Numbers can obscure as much as they reveal, especially when it comes to measuring congregational growth, so I generally encourage congregational leaders to focus on the tangible things their congregations can do to serve people’s needs and let the numbers take care of themselves. Nevertheless, measurement is important to get a sense of how we’re doing. Using data from the annual certification process for congregations, which is one of our most reliable sources of information, staff at the Unitarian Universalist Association study the statistics looking for indicators of recent developments and longer-term trends. (more…)
“We are in the process of determining some goals for us as we grow. Can you share with me what the UUA, on average, expects or sees with new members as a percentage of visitors? I found some data from 2009 that suggests 12-20% of registered visitors go on to become new members. Would you say that percentage goal is accurate today? What do evangelicals aim for?”
Stefan Jonasson responds… (more…)
Every week we will offer up a question to our reader. We hope you will not receive these inquiries rhetorically, but rather jump into lively exchange.
If you were a Unitarian Universalist religious venture capitalist, how would you invest your resources for greatest return?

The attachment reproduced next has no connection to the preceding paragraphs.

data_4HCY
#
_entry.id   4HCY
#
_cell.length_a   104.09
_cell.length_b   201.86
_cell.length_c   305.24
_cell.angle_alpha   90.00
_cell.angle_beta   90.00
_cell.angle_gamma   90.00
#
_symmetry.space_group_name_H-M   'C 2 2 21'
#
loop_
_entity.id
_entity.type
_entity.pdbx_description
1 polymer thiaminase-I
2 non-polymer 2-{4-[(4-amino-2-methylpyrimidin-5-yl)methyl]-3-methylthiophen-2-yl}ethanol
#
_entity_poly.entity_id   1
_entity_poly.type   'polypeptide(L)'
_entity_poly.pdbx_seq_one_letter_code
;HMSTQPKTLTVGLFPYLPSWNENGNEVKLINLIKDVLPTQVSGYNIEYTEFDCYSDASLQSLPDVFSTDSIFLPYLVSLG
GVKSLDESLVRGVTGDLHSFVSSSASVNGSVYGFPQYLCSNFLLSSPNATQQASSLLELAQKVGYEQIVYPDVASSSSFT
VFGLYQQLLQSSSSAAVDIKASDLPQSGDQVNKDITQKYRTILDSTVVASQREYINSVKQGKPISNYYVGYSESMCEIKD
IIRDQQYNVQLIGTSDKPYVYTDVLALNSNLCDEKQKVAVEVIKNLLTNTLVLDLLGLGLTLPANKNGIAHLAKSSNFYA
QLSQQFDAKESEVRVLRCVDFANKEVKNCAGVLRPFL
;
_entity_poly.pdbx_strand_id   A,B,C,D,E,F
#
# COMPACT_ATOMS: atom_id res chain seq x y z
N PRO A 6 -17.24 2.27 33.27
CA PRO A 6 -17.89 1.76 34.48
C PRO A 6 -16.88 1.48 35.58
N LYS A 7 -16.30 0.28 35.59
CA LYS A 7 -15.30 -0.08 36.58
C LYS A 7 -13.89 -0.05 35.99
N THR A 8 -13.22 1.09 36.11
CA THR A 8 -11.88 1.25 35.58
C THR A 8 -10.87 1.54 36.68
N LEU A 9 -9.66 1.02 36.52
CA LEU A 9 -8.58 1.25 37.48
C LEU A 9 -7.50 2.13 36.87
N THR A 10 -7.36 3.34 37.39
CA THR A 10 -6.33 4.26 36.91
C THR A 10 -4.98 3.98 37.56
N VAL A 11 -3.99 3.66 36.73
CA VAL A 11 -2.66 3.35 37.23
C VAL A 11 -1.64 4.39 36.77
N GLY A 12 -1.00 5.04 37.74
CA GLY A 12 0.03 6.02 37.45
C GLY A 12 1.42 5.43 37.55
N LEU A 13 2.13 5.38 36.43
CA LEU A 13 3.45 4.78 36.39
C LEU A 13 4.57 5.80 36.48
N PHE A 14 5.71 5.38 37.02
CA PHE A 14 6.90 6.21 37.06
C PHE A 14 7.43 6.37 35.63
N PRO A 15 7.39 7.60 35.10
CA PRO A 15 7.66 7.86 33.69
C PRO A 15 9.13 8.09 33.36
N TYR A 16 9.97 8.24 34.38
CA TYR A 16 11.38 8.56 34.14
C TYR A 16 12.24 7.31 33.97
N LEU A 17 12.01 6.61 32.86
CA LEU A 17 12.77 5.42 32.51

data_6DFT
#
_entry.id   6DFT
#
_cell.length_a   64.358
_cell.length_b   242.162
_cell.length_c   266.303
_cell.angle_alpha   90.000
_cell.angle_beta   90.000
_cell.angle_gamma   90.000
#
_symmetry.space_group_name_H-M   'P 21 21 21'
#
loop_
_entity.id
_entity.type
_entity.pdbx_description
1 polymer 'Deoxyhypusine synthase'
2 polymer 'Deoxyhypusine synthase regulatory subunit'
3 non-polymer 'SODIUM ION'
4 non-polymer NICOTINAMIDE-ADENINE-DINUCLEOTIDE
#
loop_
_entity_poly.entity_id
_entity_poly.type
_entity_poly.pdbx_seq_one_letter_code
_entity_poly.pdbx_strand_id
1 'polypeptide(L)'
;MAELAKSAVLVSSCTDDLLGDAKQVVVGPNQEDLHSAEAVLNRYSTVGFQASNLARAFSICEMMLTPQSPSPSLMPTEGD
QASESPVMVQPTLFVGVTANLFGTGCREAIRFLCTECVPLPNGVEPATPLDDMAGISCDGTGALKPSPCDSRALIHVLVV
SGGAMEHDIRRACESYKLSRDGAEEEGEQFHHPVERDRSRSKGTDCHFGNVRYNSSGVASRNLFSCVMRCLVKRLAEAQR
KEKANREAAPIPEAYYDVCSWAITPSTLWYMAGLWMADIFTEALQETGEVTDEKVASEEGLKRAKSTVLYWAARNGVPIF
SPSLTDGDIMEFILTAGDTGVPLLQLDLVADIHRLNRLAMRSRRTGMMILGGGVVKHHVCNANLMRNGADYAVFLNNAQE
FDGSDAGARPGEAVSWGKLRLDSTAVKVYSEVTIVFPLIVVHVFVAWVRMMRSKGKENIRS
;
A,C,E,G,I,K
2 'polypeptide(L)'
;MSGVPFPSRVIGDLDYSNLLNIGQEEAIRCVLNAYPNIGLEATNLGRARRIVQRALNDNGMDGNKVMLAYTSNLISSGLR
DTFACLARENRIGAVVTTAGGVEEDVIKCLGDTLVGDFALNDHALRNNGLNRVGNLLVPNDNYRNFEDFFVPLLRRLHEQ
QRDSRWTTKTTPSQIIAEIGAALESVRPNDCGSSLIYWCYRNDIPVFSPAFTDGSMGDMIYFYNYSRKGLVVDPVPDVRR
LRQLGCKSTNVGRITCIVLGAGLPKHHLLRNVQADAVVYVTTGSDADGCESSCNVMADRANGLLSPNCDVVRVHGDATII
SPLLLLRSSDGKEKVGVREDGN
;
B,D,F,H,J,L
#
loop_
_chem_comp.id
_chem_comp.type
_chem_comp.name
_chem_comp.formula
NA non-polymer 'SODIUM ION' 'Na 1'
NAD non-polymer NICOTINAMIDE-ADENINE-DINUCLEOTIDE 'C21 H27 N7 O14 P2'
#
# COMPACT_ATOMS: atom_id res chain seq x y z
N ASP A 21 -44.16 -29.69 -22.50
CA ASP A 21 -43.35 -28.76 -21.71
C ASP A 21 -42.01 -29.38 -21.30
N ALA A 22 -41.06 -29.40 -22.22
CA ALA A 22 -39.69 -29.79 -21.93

Let the sparky conversation begin… Please share your thoughts in the Leave a Reply below.
I like frameworks to help me hang ideas on and organize my thinking. For years I’ve used the growth categories from Ted Buckle and popularized by Loren Mead in his book More Than Numbers: the Way Churches Grow (the words are changed a bit.) At the suggestion of Jan Gartner (Professional Development Associate for Religious Education and Music Leaders), I’ve added Associational Growth. We will use these categories to organize this blog. Each blog entry will speak to at least one kind of growth. Rather than definitions, I’ll introduce the categories with some questions. I invite you suggest some of your own questions for these categories in the comment section. What else would you add?
- What is your congregation’s purpose for existence? How do you know? How is your purpose expressed?
- How does your governance and organizational structures fit your size and serve your purpose? How do you understand governance and organization to be different?
- How are your policies community-owned and responsive to your purpose and the people you want to be?
- How does your building or meeting space serve your mission (rather than be your mission)?
- What is your pathway to leadership and service? How is this communicated?